You have been stopped by the police for a minor reason, say a traffic stop. You are not being arrested. They ask you this series of questions: “Are you carrying a gun, drugs or large sums of money?” You say no. They say “Can we look in your car then?” What do you do if you don’t want them to search?
The simple answer is: Just say no.
Don’t be vague. For instance, the phrase “Dude, whoa, wassup wit that?” is not a refusal. It is a lesson in surfer-speak, and police don’t consider it to be an unequivocal statement. You must say no in plain terms. “Officer, my answer is no, I do not agree to that, and I am sure you are just doing your job” is actually a nice way to say it.
Can you say no, and get the police to leave you alone? Yes. Police can only search your car if they are arresting you, or if you give them permission. (Keep in mind that if you are arrested, they can search the car, but not the trunk.) In our hypothetical discussion, since you are not being arrested, and you do not want to give permission, then you, as a citizen of the United States, can refuse the government’s request to intrude and search in your vehicle. Refusing a search is not an admission of guilt. It is simply refusing a search. Refusal to search is not evidence of anything, except that someone who knows how to refuse a search asserted his/her rights.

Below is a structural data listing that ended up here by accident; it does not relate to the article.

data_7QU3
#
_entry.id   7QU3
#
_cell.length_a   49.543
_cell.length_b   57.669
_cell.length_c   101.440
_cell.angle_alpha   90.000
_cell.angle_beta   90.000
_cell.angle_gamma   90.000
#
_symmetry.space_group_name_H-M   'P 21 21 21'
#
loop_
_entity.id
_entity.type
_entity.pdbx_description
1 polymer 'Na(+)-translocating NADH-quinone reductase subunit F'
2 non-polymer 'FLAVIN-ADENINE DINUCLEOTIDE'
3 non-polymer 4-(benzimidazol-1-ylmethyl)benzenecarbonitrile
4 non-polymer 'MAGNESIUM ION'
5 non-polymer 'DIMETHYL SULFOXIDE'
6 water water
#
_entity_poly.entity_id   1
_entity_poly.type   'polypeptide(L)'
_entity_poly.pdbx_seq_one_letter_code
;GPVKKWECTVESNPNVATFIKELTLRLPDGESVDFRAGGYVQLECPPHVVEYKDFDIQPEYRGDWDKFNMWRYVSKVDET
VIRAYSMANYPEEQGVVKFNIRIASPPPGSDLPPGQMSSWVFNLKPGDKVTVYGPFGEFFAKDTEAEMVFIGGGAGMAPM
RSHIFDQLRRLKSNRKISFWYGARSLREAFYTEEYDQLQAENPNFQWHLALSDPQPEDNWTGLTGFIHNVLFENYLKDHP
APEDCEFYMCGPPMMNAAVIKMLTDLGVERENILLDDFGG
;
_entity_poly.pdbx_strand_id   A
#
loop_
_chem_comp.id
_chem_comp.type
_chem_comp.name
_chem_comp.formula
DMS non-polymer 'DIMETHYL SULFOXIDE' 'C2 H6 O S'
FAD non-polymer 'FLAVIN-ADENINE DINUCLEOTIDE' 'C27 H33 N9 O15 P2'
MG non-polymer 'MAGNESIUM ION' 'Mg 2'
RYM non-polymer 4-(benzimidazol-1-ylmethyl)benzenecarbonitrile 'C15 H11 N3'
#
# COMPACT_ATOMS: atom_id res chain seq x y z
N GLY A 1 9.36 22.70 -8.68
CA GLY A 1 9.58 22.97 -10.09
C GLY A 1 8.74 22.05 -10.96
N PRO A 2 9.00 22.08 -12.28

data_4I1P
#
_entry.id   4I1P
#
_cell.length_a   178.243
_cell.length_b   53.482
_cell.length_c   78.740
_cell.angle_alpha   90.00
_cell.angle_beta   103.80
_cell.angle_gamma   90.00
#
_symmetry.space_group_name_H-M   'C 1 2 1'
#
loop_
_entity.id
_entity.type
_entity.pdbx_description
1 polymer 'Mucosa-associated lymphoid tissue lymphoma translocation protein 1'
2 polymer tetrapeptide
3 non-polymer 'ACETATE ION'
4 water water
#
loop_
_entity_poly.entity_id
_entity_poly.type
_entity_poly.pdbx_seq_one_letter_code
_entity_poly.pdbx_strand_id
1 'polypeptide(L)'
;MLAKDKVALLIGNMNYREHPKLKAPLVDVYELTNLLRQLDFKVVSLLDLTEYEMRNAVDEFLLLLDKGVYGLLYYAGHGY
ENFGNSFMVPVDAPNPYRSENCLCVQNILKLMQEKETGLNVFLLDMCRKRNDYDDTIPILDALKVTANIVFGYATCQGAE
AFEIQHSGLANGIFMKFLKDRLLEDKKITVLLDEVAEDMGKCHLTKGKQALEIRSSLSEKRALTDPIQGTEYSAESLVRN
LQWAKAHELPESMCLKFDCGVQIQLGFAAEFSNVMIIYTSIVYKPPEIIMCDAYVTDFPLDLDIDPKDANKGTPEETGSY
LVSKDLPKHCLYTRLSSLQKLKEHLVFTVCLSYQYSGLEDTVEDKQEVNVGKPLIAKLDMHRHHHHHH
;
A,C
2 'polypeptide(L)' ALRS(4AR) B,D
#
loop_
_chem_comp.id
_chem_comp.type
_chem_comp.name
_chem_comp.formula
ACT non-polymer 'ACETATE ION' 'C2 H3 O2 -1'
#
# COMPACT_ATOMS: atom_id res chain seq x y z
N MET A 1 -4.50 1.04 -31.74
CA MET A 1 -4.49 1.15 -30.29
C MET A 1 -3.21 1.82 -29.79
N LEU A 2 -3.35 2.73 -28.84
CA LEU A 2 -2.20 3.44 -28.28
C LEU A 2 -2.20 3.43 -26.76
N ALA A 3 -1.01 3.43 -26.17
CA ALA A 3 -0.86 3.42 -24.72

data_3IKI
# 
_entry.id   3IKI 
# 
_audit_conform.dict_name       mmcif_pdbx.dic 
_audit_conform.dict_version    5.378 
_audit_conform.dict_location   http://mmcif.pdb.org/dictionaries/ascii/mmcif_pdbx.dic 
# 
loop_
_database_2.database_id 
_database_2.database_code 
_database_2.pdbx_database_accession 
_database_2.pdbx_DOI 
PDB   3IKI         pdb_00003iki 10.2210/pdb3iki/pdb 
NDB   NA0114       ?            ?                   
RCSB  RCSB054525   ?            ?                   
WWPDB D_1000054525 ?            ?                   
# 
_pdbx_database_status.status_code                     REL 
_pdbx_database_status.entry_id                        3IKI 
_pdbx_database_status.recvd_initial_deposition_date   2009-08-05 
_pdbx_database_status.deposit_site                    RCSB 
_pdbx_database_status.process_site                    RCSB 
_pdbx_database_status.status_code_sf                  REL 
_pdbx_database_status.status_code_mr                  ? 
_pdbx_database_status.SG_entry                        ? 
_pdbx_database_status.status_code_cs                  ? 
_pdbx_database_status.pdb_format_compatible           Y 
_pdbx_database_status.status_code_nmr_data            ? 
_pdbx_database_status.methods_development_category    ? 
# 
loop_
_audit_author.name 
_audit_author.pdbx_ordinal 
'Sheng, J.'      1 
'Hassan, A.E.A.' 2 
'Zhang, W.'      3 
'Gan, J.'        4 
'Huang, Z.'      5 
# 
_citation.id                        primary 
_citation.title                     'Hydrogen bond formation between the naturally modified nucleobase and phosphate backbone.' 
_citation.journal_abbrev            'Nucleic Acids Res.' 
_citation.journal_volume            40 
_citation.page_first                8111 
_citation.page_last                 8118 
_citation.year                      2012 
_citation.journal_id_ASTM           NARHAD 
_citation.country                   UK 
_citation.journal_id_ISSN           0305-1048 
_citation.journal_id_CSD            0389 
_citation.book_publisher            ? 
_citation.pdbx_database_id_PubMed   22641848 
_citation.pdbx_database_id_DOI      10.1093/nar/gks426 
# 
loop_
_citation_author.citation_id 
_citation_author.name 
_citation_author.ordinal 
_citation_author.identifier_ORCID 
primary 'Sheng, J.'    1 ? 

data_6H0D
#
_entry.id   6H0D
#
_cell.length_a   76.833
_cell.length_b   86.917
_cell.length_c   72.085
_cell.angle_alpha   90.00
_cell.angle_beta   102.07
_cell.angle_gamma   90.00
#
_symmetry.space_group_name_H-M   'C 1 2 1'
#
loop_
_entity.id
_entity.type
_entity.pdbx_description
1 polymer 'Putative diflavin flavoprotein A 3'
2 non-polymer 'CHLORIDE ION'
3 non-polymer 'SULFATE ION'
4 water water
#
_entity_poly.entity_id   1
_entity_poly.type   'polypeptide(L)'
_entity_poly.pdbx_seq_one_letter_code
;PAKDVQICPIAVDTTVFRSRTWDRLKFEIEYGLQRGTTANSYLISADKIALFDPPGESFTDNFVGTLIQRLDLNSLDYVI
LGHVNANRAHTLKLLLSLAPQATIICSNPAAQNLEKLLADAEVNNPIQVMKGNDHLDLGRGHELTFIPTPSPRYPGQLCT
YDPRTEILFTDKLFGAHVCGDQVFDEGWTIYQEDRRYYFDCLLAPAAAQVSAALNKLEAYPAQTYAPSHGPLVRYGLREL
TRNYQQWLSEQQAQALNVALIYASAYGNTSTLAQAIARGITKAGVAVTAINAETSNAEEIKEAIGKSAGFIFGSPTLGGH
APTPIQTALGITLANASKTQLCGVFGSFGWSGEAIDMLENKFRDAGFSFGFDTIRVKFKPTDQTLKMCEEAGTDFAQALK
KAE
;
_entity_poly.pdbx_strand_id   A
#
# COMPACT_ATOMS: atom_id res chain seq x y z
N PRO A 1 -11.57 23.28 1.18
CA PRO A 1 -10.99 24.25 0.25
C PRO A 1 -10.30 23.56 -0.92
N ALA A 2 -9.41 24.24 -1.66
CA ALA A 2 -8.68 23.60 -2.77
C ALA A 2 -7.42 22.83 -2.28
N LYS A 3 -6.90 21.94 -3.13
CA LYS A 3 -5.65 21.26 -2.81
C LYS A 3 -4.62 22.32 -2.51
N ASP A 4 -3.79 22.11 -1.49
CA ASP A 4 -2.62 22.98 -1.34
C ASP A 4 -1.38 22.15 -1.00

If the police ask you and your passengers to get out of the vehicle, then do so. You do not need to debate, grouse or bitch about the request. Keep in mind that many times people get in more trouble by giving lip or grief to the police because they say something stupid out of anger that gives the police evidence that they never would have had. Be respectful. Reference your statements with “officer” or “sir” or “ma’am.” Never physically interfere with their work (I have always questioned the wisdom of using a cell phone camera during the search.)
The law of vehicle search and seizure is very complicated, although you can simplify it by just saying no. If you are stopped and searched, and you are charged with a drug or weapon offense, then call a lawyer who has spent hours in law libraries and many hours in courtrooms fighting search and seizure cases.
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